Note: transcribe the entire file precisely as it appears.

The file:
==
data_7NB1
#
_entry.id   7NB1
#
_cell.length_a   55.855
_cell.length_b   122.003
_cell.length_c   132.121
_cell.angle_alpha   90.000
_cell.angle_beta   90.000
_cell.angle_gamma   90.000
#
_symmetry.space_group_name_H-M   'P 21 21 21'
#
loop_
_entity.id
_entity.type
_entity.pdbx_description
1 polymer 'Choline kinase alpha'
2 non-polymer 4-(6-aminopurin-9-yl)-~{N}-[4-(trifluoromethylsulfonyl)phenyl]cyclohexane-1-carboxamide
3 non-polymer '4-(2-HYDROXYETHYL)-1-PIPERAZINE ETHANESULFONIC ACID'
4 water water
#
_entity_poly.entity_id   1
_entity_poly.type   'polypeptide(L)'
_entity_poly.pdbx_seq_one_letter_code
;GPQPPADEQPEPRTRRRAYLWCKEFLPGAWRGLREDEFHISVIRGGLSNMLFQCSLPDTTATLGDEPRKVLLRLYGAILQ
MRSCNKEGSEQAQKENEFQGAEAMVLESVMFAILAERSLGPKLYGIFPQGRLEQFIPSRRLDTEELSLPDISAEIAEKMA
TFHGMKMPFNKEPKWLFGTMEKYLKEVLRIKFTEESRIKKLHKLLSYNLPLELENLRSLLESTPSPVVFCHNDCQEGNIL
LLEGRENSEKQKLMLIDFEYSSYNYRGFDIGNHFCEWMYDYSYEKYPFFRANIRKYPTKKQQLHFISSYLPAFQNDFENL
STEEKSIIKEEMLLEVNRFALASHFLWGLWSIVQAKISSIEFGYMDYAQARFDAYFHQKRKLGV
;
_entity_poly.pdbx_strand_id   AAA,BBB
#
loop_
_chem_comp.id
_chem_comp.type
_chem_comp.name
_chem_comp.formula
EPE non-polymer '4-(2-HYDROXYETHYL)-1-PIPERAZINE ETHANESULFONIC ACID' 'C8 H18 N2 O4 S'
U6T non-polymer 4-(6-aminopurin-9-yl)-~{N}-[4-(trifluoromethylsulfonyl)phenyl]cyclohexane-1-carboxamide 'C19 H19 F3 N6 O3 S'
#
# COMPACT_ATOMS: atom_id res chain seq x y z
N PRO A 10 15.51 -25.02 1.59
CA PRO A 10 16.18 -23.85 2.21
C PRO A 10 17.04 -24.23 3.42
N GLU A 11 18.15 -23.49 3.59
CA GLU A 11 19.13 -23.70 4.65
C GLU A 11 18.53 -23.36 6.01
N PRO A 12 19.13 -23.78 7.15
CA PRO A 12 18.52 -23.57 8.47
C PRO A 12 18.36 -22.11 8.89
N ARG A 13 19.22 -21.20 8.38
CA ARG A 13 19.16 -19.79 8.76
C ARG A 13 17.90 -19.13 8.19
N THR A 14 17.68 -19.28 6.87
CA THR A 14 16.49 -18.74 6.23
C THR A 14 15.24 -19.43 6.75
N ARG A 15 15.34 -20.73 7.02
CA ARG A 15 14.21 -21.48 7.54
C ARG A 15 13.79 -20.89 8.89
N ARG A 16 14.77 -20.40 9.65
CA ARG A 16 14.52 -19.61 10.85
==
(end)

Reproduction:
data_7NB1
#
_entry.id   7NB1
#
_cell.length_a   55.855
_cell.length_b   122.003
_cell.length_c   132.121
_cell.angle_alpha   90.000
_cell.angle_beta   90.000
_cell.angle_gamma   90.000
#
_symmetry.space_group_name_H-M   'P 21 21 21'
#
loop_
_entity.id
_entity.type
_entity.pdbx_description
1 polymer 'Choline kinase alpha'
2 non-polymer 4-(6-aminopurin-9-yl)-~{N}-[4-(trifluoromethylsulfonyl)phenyl]cyclohexane-1-carboxamide
3 non-polymer '4-(2-HYDROXYETHYL)-1-PIPERAZINE ETHANESULFONIC ACID'
4 water water
#
_entity_poly.entity_id   1
_entity_poly.type   'polypeptide(L)'
_entity_poly.pdbx_seq_one_letter_code
;GPQPPADEQPEPRTRRRAYLWCKEFLPGAWRGLREDEFHISVIRGGLSNMLFQCSLPDTTATLGDEPRKVLLRLYGAILQ
MRSCNKEGSEQAQKENEFQGAEAMVLESVMFAILAERSLGPKLYGIFPQGRLEQFIPSRRLDTEELSLPDISAEIAEKMA
TFHGMKMPFNKEPKWLFGTMEKYLKEVLRIKFTEESRIKKLHKLLSYNLPLELENLRSLLESTPSPVVFCHNDCQEGNIL
LLEGRENSEKQKLMLIDFEYSSYNYRGFDIGNHFCEWMYDYSYEKYPFFRANIRKYPTKKQQLHFISSYLPAFQNDFENL
STEEKSIIKEEMLLEVNRFALASHFLWGLWSIVQAKISSIEFGYMDYAQARFDAYFHQKRKLGV
;
_entity_poly.pdbx_strand_id   AAA,BBB
#
loop_
_chem_comp.id
_chem_comp.type
_chem_comp.name
_chem_comp.formula
EPE non-polymer '4-(2-HYDROXYETHYL)-1-PIPERAZINE ETHANESULFONIC ACID' 'C8 H18 N2 O4 S'
U6T non-polymer 4-(6-aminopurin-9-yl)-~{N}-[4-(trifluoromethylsulfonyl)phenyl]cyclohexane-1-carboxamide 'C19 H19 F3 N6 O3 S'
#
# COMPACT_ATOMS: atom_id res chain seq x y z
N PRO A 10 15.51 -25.02 1.59
CA PRO A 10 16.18 -23.85 2.21
C PRO A 10 17.04 -24.23 3.42
N GLU A 11 18.15 -23.49 3.59
CA GLU A 11 19.13 -23.70 4.65
C GLU A 11 18.53 -23.36 6.01
N PRO A 12 19.13 -23.78 7.15
CA PRO A 12 18.52 -23.57 8.47
C PRO A 12 18.36 -22.11 8.89
N ARG A 13 19.22 -21.20 8.38
CA ARG A 13 19.16 -19.79 8.76
C ARG A 13 17.90 -19.13 8.19
N THR A 14 17.68 -19.28 6.87
CA THR A 14 16.49 -18.74 6.23
C THR A 14 15.24 -19.43 6.75
N ARG A 15 15.34 -20.73 7.02
CA ARG A 15 14.21 -21.48 7.54
C ARG A 15 13.79 -20.89 8.89
N ARG A 16 14.77 -20.40 9.65
CA ARG A 16 14.52 -19.61 10.85